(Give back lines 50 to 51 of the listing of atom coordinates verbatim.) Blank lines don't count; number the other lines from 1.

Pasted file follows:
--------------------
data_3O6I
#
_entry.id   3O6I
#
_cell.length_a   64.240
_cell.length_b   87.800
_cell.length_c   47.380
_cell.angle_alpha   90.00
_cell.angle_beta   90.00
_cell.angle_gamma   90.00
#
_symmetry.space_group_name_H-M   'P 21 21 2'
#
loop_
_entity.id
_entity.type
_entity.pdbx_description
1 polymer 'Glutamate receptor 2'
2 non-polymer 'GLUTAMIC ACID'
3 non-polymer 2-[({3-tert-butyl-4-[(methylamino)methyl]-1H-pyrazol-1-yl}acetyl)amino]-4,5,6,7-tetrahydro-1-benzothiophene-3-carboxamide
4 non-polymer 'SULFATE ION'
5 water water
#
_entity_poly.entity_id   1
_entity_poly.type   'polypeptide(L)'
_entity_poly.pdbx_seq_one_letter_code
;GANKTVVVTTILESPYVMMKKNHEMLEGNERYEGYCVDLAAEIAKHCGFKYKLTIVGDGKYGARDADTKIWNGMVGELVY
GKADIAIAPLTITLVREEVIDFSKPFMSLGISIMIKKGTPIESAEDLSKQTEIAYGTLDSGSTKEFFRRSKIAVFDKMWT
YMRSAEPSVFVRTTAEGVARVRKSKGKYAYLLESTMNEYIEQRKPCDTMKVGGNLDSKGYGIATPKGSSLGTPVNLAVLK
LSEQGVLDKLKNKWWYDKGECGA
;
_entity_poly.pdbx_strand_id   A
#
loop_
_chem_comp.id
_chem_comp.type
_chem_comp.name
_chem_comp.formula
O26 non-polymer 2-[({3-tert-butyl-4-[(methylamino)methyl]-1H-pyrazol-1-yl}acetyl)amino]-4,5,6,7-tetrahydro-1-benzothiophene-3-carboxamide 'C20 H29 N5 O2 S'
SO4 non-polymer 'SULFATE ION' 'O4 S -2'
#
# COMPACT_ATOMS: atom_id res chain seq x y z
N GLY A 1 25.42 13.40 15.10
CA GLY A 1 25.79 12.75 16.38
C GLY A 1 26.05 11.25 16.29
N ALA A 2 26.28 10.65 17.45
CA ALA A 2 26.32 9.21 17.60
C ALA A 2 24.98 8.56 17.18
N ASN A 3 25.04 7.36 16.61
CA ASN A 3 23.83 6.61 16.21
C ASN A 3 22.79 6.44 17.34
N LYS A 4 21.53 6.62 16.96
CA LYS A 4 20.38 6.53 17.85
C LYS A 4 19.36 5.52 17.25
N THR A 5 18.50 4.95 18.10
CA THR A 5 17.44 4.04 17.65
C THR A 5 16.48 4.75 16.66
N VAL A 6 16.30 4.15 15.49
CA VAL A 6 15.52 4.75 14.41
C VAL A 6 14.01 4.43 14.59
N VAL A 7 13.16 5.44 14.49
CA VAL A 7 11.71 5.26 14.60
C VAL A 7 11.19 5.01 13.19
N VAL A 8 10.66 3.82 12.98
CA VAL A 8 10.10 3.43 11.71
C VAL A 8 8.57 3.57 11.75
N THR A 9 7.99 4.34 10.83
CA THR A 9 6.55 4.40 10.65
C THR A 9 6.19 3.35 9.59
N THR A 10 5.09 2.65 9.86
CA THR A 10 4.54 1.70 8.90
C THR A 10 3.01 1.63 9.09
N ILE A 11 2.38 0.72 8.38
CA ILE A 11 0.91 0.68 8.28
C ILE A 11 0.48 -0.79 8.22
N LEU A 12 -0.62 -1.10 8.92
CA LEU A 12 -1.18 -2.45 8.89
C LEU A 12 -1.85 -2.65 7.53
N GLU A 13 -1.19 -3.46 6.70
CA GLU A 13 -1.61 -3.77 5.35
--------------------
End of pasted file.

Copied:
CA ASN A 3 23.83 6.61 16.21
C ASN A 3 22.79 6.44 17.34